(Reuters) — San Francisco technology companies including Twitter, Salesforce.com, Uber and Airbnb lost an important ally on Tuesday with the sudden death of Mayor Ed Lee.
Lee courted the industry with tax breaks and helped fend off a backlash against the tech sector and the soaring rents and rising inequality it has brought to the city.
Lee, 65, a former tenants’ rights lawyer and San Francisco’s first Chinese American mayor, died with more than two years left in his term. The cause was a heart attack, local media said. The mayor’s office did not confirm the cause.
As a champion of the tech industry, Lee arranged a major tax break for companies that moved into the impoverished Mid-Market neighborhood, a measure designed in part to keep Twitter in the city.
In 2014, he brokered a deal to let Alphabet’s Google and other big companies use city bus stops for their private commuter buses, so long as they paid a modest fee. Street protesters had targeted the buses as a symbol of how wealthy tech workers were driving up rents and forcing long-time residents out of middle-class neighborhoods.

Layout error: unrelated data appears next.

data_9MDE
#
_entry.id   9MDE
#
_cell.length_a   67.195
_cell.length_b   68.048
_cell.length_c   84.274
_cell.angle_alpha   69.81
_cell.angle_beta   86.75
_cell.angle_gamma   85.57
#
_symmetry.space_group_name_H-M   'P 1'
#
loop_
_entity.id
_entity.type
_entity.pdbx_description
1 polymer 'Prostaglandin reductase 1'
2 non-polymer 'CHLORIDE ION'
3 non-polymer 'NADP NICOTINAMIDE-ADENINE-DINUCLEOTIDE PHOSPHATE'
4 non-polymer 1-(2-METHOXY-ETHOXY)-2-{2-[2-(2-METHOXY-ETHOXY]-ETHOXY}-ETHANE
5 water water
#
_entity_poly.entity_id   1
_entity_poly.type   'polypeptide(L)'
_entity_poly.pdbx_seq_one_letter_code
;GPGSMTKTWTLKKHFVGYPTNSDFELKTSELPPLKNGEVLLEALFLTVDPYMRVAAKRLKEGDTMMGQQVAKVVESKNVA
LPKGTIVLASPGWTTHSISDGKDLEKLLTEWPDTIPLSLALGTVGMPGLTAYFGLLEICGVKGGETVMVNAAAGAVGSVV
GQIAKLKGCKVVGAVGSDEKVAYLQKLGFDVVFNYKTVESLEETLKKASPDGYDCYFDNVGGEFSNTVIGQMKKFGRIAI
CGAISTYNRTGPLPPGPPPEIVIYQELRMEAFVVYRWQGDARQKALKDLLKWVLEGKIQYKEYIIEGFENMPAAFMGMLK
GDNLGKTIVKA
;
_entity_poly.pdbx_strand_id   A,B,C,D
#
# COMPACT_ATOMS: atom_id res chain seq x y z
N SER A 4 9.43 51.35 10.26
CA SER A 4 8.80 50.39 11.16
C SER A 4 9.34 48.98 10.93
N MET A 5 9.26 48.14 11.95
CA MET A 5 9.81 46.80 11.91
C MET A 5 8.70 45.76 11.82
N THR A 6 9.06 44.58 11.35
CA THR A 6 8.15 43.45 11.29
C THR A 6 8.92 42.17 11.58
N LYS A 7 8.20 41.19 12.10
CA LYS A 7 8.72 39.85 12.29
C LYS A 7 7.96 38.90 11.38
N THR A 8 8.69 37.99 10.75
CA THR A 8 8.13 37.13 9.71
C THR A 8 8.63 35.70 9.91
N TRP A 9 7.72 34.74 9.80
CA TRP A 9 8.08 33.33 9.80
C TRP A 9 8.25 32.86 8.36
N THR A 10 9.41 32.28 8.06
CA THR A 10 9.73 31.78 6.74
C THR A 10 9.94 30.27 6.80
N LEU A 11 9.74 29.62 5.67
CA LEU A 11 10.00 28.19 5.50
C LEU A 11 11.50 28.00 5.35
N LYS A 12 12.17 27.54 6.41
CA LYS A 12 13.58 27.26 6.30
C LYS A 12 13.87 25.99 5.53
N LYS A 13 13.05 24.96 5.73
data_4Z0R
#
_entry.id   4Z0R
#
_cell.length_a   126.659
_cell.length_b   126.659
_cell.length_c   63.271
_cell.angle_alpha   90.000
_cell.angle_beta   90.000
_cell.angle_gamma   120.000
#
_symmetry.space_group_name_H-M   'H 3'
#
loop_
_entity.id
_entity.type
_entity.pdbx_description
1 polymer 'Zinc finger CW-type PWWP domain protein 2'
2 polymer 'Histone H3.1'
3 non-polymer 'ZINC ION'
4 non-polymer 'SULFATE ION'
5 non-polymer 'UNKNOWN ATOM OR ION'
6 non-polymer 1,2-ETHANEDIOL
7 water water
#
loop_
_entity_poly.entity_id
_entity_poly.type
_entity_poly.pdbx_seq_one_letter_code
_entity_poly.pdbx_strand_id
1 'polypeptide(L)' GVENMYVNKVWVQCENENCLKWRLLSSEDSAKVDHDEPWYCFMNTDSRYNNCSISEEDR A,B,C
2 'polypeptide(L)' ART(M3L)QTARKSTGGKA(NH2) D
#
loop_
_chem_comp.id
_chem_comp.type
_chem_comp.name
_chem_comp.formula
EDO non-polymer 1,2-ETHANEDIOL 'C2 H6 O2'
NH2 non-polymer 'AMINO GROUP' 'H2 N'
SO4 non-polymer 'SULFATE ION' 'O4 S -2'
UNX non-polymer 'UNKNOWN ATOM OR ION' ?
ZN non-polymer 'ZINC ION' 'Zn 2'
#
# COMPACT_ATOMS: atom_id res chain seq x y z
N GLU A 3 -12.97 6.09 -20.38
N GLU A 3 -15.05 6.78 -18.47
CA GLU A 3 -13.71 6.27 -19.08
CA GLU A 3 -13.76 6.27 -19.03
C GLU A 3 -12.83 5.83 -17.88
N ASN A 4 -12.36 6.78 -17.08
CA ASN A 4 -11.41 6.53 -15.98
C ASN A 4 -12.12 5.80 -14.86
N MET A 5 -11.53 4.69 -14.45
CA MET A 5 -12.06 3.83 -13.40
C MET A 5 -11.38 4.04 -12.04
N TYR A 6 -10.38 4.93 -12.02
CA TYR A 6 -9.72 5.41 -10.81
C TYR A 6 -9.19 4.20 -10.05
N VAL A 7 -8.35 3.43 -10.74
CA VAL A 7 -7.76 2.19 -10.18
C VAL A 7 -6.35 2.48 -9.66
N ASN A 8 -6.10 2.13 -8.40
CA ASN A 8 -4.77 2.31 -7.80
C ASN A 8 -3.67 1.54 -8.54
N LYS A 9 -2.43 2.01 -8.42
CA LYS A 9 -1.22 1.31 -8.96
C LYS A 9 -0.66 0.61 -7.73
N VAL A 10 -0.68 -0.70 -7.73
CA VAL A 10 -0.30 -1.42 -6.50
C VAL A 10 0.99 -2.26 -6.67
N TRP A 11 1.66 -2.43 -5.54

San Francisco’s skyline was remade during Lee’s tenure as the local economy soared along with the tech industry: a new skyscraper, the city’s tallest by far, will house software firm Salesforce.com.
Lee also advocated a hands-off approach to firms such as Airbnb Inc, Lyft Inc and Uber Technologies Inc even as they faced political pushback and stiff regulations elsewhere.
Tech companies historically were mostly based in suburban cities to the south of San Francisco such as Mountain View, where Google…